December 5, 2006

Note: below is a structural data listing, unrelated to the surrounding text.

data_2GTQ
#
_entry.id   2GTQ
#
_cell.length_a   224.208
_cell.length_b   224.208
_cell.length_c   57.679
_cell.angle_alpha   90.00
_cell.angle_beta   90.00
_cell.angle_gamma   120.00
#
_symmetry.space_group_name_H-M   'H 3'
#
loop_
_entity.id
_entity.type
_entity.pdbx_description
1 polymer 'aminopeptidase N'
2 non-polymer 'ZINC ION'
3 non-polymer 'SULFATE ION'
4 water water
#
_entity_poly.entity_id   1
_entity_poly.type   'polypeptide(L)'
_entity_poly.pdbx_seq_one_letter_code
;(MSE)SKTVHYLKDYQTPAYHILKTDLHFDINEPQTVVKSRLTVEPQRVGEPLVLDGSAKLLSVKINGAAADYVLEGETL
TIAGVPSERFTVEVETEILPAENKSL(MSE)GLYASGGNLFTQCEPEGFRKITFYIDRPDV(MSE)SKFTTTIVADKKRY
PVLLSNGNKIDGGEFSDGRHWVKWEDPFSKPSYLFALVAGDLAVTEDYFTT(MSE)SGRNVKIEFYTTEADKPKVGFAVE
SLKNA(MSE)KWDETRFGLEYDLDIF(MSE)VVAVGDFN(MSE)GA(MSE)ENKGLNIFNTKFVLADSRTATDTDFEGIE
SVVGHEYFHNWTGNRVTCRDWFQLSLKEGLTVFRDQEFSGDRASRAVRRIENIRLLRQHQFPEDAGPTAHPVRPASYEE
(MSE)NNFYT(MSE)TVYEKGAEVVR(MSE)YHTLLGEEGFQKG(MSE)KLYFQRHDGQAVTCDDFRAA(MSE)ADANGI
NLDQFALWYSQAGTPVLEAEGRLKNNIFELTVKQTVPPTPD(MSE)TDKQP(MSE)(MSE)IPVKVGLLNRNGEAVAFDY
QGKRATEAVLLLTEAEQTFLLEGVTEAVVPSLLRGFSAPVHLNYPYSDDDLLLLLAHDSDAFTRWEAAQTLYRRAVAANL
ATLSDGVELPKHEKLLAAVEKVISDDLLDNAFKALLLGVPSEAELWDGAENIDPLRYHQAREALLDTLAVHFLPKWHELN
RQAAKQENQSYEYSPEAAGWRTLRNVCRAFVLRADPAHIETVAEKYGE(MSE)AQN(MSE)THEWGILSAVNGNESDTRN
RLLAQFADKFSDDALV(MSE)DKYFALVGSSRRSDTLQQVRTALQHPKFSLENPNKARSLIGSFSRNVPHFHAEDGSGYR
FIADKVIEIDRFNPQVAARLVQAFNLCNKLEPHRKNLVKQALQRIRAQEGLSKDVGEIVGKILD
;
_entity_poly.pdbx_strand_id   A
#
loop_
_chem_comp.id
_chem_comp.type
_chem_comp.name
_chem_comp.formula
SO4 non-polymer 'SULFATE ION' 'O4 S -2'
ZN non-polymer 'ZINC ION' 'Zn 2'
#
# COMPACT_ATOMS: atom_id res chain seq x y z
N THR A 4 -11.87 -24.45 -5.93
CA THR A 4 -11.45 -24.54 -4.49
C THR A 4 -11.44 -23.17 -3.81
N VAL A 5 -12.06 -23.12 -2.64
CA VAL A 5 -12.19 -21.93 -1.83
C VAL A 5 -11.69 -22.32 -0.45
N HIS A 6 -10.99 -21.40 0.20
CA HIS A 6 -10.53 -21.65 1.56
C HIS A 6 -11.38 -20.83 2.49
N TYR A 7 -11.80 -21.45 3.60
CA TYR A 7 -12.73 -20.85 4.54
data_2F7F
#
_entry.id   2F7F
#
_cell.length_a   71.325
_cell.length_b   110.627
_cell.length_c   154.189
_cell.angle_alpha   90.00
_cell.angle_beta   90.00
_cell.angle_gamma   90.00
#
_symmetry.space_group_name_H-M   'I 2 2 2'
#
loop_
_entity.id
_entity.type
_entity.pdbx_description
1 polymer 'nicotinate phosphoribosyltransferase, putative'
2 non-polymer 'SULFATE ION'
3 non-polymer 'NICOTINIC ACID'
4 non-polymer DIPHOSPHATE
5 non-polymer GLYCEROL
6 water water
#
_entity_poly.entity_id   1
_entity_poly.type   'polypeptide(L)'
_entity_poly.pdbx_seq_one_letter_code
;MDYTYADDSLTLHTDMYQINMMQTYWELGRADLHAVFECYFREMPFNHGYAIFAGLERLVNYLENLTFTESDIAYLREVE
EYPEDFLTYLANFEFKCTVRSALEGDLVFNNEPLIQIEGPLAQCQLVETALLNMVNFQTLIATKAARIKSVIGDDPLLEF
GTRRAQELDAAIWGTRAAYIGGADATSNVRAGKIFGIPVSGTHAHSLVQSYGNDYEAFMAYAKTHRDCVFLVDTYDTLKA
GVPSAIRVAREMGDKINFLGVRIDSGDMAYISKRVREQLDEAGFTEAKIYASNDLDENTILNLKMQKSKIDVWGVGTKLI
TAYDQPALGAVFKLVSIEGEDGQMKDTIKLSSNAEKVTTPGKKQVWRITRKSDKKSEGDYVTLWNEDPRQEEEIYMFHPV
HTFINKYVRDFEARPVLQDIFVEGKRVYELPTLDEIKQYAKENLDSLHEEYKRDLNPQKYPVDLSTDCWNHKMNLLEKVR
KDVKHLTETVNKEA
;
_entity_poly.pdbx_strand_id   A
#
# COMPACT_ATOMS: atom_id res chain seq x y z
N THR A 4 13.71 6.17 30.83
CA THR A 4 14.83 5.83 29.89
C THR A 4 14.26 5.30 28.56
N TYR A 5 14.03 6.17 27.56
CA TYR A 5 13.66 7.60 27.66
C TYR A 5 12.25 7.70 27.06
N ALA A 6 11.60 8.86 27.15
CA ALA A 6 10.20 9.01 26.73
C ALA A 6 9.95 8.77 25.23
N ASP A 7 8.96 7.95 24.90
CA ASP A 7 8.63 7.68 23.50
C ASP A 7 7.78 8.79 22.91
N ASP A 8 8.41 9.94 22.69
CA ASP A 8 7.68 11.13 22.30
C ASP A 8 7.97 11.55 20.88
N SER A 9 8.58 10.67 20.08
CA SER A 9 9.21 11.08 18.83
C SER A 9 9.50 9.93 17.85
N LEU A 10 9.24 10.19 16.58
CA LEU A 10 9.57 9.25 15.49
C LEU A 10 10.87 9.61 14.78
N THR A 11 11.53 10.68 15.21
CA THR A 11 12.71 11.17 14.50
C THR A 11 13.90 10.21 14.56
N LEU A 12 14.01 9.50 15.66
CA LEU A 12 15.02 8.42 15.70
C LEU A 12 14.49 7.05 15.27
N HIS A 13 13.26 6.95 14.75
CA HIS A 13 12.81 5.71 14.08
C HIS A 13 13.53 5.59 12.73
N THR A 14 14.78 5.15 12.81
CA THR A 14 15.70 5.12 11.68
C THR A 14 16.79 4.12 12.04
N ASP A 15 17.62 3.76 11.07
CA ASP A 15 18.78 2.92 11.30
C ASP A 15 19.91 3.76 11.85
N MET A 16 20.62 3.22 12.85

Many hit the slopes at Ajax and Snowmass Monday. I toiled in purgatory.No, not Durango. You may know this place by another name: the driver’s license office in the Glenwood Mall. While riders tore up Back of Bell, I sat in an unforgiving plastic chair in an alcove outside J.C. Penney, in between Jeffrey Dahmer and a surly Alice Cooper look-alike. Needless to say, I avoided eye contact.While my Volkls idled in the back seat of my Jeep, I took a number and prepared for the worst. I pulled 830, then looked up and saw they were now serving No. 1. I was told to refer only to the last two digits, but, as the lady next to me quipped, “It might as well be 800.”I tried to kill time by counting the black-and-white floor tiles. I checked and rechecked my jacket pockets to make sure I didn’t leave my birth certificate in the glove compartment. I squinted to read trivia questions and organ donation pitches that scrolled across an illuminated screen. (Did you know your organs could help as many as 50 people lead better lives? If I agree to contribute, can I cut in line?) Does anyone know where the first hamburger was made? They didn’t bother posting answers to the trivia questions. I followed that screen for more than an hour in the hopes I’d find out. I’ll just have to Google it.I could have obtained a Colorado license months earlier. Perhaps on a rainy day in May when all I’d miss are Steven Seagal reruns. I had to procrastinate, to wait six days before my Connecticut license expired to finally get a clue. As a result, I missed out on another crystal-clear day on the hill. Genius.There’s no wonder people – especially me – look so ridiculous in their license pictures. It’s hard to look your best when you’ve been sitting for so long in a nonergonomic chair that you’re hunched over from the back pain. The hour-plus I spent provided enough time for my hat to make my hair look like a matted football helmet. I could feel facial hair starting to grow. One man walked up, took one look at the somber crowd, then said, “Maybe I’ll try again tomorrow.” Failure, for me, was not an option. I sat, head resting on my hands, clutching my number like it was a winning lottery ticket. Under my breath, I reminded myself to resist the urge to shout, “Bingo,” or cheer when my number was eventually called. As for the license? It took me three tries to snap a picture in which my eyes were open. And they said they’ll send it to me in a month.Jon Maletz’s next trick will be getting a Colorado phone number.The Aspen Times, Aspen, Colo.